# Covariance between two random matrices

I have two random matrices (matrix-valued random variables) $X$ and $Y$, both of dimension $n \times n$. Is there a notion of covariance between the two random matrices, i.e., $\text{Cov}(X,Y)$? If yes, how can I calculate it?

• By "random matrices" do you mean in the theoretical sense of matrix-valued random variables, or do you mean that each is an array of realizations of random variables? In the first sense your question cannot be answered except very generally (by quoting the definition) while in the second sense you simply haven't enough data. – whuber Mar 23 '16 at 18:04
• You could vectorize (stack the columns of) each matrix and consider the covariance matrix between the two resulting vectors. – Richard Hardy Mar 23 '16 at 18:11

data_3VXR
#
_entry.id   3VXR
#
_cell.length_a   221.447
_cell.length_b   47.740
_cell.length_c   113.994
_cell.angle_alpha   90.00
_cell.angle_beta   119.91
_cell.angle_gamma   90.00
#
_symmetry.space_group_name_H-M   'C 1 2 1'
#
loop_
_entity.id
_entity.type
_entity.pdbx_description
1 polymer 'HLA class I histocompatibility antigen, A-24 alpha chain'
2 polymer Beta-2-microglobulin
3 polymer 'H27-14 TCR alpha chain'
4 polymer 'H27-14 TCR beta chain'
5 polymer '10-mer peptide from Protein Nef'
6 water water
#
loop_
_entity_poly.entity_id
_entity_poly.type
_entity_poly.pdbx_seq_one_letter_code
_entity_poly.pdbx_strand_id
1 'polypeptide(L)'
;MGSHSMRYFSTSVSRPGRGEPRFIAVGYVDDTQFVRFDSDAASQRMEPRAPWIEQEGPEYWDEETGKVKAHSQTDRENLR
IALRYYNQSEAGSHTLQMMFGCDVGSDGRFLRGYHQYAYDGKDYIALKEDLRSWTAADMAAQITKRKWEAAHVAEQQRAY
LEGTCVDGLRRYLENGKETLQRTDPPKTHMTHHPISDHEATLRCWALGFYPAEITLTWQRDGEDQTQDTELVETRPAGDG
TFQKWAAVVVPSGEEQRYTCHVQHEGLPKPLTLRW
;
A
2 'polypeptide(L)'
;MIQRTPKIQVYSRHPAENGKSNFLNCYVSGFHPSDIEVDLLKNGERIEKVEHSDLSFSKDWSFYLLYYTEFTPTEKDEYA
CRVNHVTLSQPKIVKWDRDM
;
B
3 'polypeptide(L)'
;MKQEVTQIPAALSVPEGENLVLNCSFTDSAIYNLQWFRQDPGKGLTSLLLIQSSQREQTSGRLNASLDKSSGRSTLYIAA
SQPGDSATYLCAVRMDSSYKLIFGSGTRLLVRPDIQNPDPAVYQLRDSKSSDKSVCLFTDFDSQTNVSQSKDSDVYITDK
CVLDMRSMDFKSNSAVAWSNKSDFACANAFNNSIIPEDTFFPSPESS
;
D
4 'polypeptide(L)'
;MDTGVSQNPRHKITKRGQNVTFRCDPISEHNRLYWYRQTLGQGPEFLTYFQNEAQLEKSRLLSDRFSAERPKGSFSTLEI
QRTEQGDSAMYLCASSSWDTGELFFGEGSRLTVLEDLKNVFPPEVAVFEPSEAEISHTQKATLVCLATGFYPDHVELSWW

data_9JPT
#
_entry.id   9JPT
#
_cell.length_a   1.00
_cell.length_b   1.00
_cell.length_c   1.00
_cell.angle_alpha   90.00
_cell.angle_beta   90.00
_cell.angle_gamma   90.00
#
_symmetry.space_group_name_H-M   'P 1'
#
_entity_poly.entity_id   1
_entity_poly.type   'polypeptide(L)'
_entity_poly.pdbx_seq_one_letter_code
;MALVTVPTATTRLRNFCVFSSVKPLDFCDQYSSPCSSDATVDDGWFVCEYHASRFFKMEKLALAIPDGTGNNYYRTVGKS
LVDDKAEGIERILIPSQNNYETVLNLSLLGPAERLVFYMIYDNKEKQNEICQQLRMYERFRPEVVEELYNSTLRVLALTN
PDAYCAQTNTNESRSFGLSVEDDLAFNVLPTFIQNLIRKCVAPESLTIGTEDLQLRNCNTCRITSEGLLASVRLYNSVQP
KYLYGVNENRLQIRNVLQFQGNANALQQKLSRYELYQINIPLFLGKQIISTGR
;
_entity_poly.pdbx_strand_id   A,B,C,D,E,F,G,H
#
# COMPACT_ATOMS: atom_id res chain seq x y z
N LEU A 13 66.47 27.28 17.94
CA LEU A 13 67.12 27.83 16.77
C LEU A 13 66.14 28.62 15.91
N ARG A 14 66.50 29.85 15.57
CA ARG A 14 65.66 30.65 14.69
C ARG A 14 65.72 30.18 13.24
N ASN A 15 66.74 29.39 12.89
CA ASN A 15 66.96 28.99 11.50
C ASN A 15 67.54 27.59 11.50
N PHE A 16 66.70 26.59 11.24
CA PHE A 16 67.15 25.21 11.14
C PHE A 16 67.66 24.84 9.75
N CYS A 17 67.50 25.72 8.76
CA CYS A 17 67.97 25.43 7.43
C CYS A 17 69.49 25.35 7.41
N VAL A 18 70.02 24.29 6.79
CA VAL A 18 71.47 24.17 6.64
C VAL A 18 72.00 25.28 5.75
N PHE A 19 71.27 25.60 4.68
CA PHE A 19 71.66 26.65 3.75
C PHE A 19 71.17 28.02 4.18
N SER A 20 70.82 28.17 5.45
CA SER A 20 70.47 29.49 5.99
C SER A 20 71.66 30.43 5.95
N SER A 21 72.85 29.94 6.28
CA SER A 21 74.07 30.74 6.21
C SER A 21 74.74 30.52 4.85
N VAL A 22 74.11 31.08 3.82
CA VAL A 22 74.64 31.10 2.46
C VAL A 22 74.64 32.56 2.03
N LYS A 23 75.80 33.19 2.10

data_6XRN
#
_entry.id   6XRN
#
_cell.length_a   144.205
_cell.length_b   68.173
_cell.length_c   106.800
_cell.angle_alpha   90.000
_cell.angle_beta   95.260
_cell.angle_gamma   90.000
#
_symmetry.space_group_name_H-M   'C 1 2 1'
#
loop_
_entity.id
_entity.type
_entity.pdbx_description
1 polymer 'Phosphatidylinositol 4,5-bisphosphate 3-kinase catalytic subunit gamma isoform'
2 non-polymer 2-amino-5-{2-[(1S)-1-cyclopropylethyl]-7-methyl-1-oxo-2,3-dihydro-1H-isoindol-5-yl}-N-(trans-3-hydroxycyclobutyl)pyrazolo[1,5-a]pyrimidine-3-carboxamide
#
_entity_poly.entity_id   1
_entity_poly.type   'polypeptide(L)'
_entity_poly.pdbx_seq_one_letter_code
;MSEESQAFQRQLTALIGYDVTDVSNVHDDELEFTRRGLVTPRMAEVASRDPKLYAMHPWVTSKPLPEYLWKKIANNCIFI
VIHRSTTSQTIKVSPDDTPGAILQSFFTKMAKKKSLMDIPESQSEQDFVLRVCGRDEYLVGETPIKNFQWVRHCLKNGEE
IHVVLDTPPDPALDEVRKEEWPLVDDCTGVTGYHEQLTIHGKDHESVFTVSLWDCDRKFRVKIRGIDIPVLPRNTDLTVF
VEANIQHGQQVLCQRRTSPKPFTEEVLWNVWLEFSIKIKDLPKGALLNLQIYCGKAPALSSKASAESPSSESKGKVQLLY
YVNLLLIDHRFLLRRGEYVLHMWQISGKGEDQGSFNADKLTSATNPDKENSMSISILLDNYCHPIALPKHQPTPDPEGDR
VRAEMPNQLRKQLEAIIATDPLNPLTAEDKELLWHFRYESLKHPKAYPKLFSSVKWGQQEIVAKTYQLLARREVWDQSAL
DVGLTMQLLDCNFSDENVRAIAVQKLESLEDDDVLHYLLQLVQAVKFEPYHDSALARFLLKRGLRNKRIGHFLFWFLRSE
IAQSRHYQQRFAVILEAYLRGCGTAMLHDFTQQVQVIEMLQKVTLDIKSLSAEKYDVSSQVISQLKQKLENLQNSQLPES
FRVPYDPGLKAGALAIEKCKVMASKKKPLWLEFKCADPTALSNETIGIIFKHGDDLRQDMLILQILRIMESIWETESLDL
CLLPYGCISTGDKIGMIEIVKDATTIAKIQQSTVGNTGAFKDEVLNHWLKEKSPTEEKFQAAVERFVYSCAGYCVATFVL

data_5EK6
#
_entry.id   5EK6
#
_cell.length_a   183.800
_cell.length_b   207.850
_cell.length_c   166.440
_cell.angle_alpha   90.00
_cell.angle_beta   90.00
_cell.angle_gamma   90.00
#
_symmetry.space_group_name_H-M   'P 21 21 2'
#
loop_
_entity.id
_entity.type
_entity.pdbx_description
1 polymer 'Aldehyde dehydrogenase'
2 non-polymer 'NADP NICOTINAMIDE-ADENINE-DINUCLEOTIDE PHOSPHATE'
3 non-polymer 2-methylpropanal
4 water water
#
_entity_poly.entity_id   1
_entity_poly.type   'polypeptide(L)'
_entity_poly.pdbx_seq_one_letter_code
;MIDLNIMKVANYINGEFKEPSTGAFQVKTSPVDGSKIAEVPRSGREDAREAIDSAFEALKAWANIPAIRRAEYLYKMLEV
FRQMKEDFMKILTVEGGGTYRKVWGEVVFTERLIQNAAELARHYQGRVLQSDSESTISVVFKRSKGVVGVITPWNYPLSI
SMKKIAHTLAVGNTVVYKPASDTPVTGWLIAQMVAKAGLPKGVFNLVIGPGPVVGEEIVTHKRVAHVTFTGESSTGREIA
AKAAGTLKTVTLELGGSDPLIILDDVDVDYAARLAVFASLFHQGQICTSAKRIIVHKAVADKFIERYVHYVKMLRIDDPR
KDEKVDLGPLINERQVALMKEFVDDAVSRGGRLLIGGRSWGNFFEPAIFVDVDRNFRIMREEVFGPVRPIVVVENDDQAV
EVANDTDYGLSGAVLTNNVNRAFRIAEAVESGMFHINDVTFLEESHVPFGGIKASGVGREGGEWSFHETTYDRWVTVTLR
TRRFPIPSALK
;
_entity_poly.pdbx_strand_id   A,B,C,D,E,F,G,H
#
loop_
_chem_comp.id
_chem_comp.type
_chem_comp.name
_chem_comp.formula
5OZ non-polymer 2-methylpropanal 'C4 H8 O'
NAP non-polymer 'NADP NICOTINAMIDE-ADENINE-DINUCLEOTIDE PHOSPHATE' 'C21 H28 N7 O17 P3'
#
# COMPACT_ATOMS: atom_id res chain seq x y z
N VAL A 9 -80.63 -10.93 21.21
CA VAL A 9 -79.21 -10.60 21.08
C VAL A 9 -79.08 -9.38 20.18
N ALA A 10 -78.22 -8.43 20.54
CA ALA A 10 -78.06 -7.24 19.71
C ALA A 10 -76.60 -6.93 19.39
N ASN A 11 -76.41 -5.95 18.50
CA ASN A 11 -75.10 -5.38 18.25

• Hi Whuber, I actually mean matrix-valued random variable. – StellaLee Mar 23 '16 at 18:19

The most common thing to do is probably to simply consider the covariance between the entries of the matrices. Defining $\DeclareMathOperator{\vec}{\mathrm{vec}}\vec(A)$ to be the vectorization of a matrix $A$ (that is, stack up the columns into a single column vector), you can look at $\DeclareMathOperator{\Cov}{\mathrm{Cov}}\Cov(\vec(X), \vec(Y))$. This is then an $mn \times mn$ matrix.
If you preferred, you could instead define an $m \times n \times m \times n$ tensor, which would be essentially the same thing, just reshaped.
In e.g. the matrix normal distribution, we assume that the covariance matrix of the single random matrix $X$ factors as the Kronecker product of an $m \times m$ row covariance $U$ and an $n \times n$ column covariance $V$, in which case you can often just work with $U$ or $V$.
• @StellaLee To answer your comment-question in a comment (if it goes any further, you should ask this as a separate question): Note that $$\DeclareMathOperator{\E}{\mathbb E}\E[(X Y)_{ij}] = \E\left[\sum_k X_{ik} Y_{kj}\right] = \sum_k \E[X_{ik} Y_{kj}] = \sum_k \E[X_{ik}] \E[Y_{kj}] + \Cov(X_{ik}, Y_{kj}).$$ If you just want $\E[X Y]$, then doing it elementwise like this suffices, though if you want something like $\E[\lVert X Y \rVert]$ then it gets trickier. – Dougal Mar 23 '16 at 18:25